Taking time out from our plight for all but a brief moment, you can’t help but do what most fans do at this time of year when things aren’t as smooth as they could be…look to the past.
Newcastle fans always seem to hark back to days gone by, primarily because the present (and future) seem as grim and mundane as a new signing from some continental backwater.
On matchdays, the routine is simple…
Get off the train or bus, head to Central Station around lunchtime for a couple of bottles of Brown ale, call in at another watering hole around 1:30 and then head off up to St James Park for the mixture of entertainment, excitement and (usually) disappointment.
It’s not uncommon, in fact it’s a routine taken in by 50,000+ every other weekend. Yes, there are the odd high points to be found in the drudge, the spark can be spotted from time to time, but failure and defeat can often seem like the norm around these parts. Nothing much changes, it’s a simple enough premise. Newcastle United don’t do winning trophies, so have to make do with little nuggets of delight whenever they do appear, because we don’t know when the next one may come along.
The day in question was this very date ten years ago. Waking up on this particular morning was nothing unusual, after all, there wasn’t a competitive game on as the season had finished. Newcastle had qualified for Europe, as they had done for most of the seasons over the previous 10 years.
European qualification wasn’t a right in 2006, it wasn’t even expected, but it WAS aimed for and it was classed by me as a perfect chance to at least get near winning one of the tin pot thingys.
Fast forward ten years and the same applies, the Europa League or whatever it wants to be called, is still Newcastle United’s best chance of winning a trophy, something which should be aimed for. If you simply aim for fourth bottom, you can’t be surprised the one time you fail to achieve it and end up falling flat on your Championship face.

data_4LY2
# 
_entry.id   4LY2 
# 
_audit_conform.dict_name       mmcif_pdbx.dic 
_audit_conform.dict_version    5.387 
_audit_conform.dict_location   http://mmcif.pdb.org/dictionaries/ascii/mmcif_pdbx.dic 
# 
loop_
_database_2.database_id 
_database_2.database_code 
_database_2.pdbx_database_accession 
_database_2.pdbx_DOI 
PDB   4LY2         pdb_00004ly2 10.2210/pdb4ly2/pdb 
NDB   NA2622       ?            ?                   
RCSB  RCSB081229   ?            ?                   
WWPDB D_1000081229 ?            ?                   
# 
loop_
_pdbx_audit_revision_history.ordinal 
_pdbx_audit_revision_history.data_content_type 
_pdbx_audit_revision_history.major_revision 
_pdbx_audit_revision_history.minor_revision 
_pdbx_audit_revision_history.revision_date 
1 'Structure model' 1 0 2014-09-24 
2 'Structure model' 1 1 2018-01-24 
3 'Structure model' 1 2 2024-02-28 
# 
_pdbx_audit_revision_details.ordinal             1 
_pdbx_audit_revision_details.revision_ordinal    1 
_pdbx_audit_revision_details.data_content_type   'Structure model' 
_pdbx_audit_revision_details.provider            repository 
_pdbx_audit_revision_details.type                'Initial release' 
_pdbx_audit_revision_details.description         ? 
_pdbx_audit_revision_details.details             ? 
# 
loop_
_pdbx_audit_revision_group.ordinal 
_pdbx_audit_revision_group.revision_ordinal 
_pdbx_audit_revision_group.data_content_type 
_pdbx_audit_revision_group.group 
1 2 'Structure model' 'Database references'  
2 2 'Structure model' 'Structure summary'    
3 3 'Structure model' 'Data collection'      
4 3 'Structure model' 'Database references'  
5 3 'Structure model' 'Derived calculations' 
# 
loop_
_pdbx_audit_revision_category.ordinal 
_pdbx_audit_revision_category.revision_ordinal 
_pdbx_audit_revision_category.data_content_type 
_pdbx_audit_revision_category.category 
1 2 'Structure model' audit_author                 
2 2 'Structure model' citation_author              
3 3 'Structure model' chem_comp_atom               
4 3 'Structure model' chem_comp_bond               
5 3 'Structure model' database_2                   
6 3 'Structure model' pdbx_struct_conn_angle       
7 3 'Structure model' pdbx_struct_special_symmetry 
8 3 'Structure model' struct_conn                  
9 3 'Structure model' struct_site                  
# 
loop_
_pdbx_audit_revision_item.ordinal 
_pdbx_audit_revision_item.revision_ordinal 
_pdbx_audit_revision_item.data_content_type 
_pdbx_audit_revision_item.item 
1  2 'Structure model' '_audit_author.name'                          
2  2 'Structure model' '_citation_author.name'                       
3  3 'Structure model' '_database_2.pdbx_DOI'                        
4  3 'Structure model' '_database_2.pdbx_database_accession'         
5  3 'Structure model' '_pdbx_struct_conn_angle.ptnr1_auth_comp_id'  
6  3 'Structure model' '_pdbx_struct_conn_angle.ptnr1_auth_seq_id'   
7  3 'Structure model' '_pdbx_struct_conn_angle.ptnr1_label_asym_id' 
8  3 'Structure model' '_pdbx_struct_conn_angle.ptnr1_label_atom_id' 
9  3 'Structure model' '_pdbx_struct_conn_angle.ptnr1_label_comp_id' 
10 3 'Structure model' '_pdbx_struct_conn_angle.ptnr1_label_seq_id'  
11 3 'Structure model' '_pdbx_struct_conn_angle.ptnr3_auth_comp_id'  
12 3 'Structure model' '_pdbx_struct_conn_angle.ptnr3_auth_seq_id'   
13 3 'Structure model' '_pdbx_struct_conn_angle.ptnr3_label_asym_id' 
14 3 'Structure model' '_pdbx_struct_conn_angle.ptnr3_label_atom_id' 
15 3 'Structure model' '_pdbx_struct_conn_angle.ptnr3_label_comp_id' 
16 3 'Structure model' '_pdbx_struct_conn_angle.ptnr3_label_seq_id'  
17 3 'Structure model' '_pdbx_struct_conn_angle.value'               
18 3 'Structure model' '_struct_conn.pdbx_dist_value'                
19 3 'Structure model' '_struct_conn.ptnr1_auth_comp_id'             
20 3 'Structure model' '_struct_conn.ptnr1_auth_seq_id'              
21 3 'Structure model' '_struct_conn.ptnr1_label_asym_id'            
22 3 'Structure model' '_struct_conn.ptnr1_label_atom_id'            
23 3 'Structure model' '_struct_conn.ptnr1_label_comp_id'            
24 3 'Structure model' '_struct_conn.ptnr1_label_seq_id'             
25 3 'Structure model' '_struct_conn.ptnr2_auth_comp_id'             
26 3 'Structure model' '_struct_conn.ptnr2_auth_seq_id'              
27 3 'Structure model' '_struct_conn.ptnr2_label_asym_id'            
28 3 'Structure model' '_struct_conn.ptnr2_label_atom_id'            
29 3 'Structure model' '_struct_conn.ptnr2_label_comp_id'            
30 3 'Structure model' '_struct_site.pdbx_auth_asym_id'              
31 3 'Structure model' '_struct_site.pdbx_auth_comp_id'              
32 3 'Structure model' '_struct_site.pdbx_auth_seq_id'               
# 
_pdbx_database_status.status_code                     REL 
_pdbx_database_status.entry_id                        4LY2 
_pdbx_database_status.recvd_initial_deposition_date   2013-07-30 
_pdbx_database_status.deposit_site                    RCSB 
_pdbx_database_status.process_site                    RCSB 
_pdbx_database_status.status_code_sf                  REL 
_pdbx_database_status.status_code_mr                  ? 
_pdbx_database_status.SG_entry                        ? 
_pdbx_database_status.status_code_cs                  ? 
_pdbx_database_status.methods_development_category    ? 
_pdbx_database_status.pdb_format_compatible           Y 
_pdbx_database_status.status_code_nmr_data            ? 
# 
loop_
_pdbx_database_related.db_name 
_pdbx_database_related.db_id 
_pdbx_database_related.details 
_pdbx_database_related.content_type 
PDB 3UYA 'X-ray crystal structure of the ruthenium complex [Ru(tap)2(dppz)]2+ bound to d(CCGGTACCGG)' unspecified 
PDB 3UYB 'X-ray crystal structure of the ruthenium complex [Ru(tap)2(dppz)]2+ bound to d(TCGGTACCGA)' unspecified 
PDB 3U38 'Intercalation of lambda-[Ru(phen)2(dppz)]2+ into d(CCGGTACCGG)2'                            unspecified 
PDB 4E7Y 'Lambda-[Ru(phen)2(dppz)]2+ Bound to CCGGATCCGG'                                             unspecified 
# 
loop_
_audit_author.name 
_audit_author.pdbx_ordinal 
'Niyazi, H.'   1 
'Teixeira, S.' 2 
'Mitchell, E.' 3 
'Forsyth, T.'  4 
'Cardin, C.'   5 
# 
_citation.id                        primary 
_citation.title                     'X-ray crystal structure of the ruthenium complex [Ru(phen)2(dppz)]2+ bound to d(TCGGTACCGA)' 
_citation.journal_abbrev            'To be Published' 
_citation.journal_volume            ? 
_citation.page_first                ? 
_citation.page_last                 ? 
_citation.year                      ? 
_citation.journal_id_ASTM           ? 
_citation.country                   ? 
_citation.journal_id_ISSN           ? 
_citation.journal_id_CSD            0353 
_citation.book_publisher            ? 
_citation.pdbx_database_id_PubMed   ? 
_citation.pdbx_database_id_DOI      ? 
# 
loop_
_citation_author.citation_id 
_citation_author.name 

But I digress, back to 2006. It was a glorious day, certainly out of the ordinary for the middle of May, positively tropical. The morning was unremarkable, but there WAS a match on and didn’t we all know it. Breakfast had been had and after lunch buses were caught and the city centre was gradually filling up with a mixture of people who were off work and getting the beers in early, as well as normal everyday workers bemused by what the hell was going on of a Thursday afternoon.
As we all know, it was the evening belonging to a certain Alan Shearer.
As I met up with three friends who wanted to join me for the day, the sun continued to heat up, ales were continuing to be drunk and the world seemed a more serene and happy place. The toon hadn’t won anything, except the european qualification, but people were smiling, enjoying the sun (and alcohol) – but more importantly the sense of occasion.
The pre-match meet up was a little different and elongated somewhat, jibes were thrown around amongst the group in Wetherspoons and after a particular joke went down like a lead balloon, yours truly took a hissy fit and the perpetrator had his coat thrown from the upstairs window – to the hilarity of all concerned.
The match started as a calm but jovial affair, helped by the amount of Newcastle’s finest consumed through what must have been hours and hours of pre-match build up but also as the players took their positions and the game kicked off, the man of the hour departed having nursed an injury since the game away against the unwashed a few weeks earlier.
As the game went on, the conversation turned to more nostalgia, memories of the last ten years were aired, stand-out moments were acknowledged and punctuated with events on the field.